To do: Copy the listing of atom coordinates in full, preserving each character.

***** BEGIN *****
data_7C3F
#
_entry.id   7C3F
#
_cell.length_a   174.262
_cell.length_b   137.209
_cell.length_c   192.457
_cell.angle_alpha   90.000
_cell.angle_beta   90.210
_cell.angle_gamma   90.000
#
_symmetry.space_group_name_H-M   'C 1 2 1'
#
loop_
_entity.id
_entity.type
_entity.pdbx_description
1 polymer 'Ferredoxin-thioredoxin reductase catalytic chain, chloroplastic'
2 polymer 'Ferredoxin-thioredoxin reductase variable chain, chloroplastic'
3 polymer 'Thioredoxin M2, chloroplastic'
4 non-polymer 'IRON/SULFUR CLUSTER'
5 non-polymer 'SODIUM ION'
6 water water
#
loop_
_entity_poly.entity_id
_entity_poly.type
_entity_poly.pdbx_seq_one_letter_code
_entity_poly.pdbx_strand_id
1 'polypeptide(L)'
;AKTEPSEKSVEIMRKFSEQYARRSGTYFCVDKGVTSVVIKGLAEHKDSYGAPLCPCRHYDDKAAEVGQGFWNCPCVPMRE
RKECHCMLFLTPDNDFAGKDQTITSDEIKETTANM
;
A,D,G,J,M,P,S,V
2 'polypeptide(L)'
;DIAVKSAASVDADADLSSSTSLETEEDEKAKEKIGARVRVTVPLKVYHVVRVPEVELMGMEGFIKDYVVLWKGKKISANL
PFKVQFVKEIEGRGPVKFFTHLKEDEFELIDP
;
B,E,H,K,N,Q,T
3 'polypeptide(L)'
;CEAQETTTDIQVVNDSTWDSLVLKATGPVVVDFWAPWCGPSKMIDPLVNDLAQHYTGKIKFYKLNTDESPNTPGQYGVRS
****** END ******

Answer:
data_7C3F
#
_entry.id   7C3F
#
_cell.length_a   174.262
_cell.length_b   137.209
_cell.length_c   192.457
_cell.angle_alpha   90.000
_cell.angle_beta   90.210
_cell.angle_gamma   90.000
#
_symmetry.space_group_name_H-M   'C 1 2 1'
#
loop_
_entity.id
_entity.type
_entity.pdbx_description
1 polymer 'Ferredoxin-thioredoxin reductase catalytic chain, chloroplastic'
2 polymer 'Ferredoxin-thioredoxin reductase variable chain, chloroplastic'
3 polymer 'Thioredoxin M2, chloroplastic'
4 non-polymer 'IRON/SULFUR CLUSTER'
5 non-polymer 'SODIUM ION'
6 water water
#
loop_
_entity_poly.entity_id
_entity_poly.type
_entity_poly.pdbx_seq_one_letter_code
_entity_poly.pdbx_strand_id
1 'polypeptide(L)'
;AKTEPSEKSVEIMRKFSEQYARRSGTYFCVDKGVTSVVIKGLAEHKDSYGAPLCPCRHYDDKAAEVGQGFWNCPCVPMRE
RKECHCMLFLTPDNDFAGKDQTITSDEIKETTANM
;
A,D,G,J,M,P,S,V
2 'polypeptide(L)'
;DIAVKSAASVDADADLSSSTSLETEEDEKAKEKIGARVRVTVPLKVYHVVRVPEVELMGMEGFIKDYVVLWKGKKISANL
PFKVQFVKEIEGRGPVKFFTHLKEDEFELIDP
;
B,E,H,K,N,Q,T
3 'polypeptide(L)'
;CEAQETTTDIQVVNDSTWDSLVLKATGPVVVDFWAPWCGPSKMIDPLVNDLAQHYTGKIKFYKLNTDESPNTPGQYGVRS